JOHN Coventry admits he is currently enduring one of his most difficult times as manager of East Thurrock United.

The Rocks boss, who celebrates 11 years in the job next week, watched his side lose 3-2 against Whitehawk in the FA Cup second qualifying round on Saturday.

It was East Thurrock’s ninth loss in 11 matches so far this season, with Whitehawk - of the Isthmian Premier League - winning at Rookery Hill in the competition for the second time in three seasons.

Coventry says he will continue to try to resolve Rocks’ troubles, but accepts this period is a trying one for himself and his team.

“We deserved to lose on Saturday,” said the Rocks chief. “Whitehawk were better than us and we took our league form into this cup competition, which was disappointing.

“It is up there with the most difficult times in charge,” he added. “I am not enjoying it. but every club and manager has times like this and this time it’s my turn.

“I can’t complain as we haven’t done badly in the 11 years I have been here. There has only been one other year in which we found it really hard and we had to beat Bognor Regis Town on the final day to stay up.

“This is a different challenge. We have had two full seasons in this league and this is the toughest so far. We were in it at a good time before but this is a real challenge for us. We have done well up to now but there are always better teams than us in this league and this season there are more than there were in the last two years.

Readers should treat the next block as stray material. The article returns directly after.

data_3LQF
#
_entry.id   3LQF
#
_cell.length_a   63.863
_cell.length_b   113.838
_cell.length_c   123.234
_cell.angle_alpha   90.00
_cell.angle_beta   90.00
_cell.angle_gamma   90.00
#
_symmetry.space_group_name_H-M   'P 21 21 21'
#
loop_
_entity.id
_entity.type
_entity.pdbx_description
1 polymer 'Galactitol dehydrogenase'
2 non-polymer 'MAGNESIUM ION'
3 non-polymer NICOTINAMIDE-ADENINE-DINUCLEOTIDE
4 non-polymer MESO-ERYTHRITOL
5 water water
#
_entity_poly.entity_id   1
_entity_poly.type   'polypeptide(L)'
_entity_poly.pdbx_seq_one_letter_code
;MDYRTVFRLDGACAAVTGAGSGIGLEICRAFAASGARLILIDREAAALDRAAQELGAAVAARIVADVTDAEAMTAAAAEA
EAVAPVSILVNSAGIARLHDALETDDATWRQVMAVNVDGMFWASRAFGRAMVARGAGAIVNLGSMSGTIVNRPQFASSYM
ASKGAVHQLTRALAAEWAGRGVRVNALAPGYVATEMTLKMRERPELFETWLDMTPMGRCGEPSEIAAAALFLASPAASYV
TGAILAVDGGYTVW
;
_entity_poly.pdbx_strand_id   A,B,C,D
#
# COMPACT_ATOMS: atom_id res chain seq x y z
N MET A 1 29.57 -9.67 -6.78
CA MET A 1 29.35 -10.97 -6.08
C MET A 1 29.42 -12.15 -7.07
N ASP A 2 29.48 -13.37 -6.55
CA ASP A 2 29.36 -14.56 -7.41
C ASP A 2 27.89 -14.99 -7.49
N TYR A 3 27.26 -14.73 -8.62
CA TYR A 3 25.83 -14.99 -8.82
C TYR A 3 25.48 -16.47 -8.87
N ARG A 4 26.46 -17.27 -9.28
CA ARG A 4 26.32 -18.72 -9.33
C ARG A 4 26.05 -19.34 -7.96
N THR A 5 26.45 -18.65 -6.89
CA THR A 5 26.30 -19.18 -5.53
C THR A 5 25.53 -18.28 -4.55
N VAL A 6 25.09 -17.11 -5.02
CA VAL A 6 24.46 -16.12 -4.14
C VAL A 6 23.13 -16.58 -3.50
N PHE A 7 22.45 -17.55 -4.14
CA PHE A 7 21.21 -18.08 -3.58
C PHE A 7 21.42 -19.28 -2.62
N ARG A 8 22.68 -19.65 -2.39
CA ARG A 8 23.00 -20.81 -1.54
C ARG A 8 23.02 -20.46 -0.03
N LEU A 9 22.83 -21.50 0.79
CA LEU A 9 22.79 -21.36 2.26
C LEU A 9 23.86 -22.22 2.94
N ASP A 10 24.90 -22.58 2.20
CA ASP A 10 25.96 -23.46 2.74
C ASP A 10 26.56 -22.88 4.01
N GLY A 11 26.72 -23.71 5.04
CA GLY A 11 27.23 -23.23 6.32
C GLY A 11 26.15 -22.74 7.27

“I said to the players after the Whitehawk game that there are not many more options left to me other than re-looking at the group and seeing if I can improve it.”

East Thurrock host Wealdstone this weekend before a run of fixtures that has taken on added significance.

Rocks play Weston-super-Mare, Hungerford Town and Truro City in three of the five games after this weekend - with those four sides occupying the final four positions in the National League South.

And Coventry says getting points from those matches will be key, with the Rookery Hill side’s boss accepting he is already looking at a much reduced mini-league in which his team can compete.

“These games do take on an added significance,” he said. “Our poor form means we have to create a separate league for ourselves.

“Last season the team that finished fourth from bottom didn’t have a great number of points and it will be similar for us this year, realistically.

“If we can win 12-15 of our remaining 32 matches I think we will be OK but we look a million miles from winning one at the moment.

“When things aren’t going well a lot seems to go against you. We brought Shaun Batt in and he is injured for a few weeks now, having come off on Saturday. You try different things and it doesn’t always work but I will keep trying.”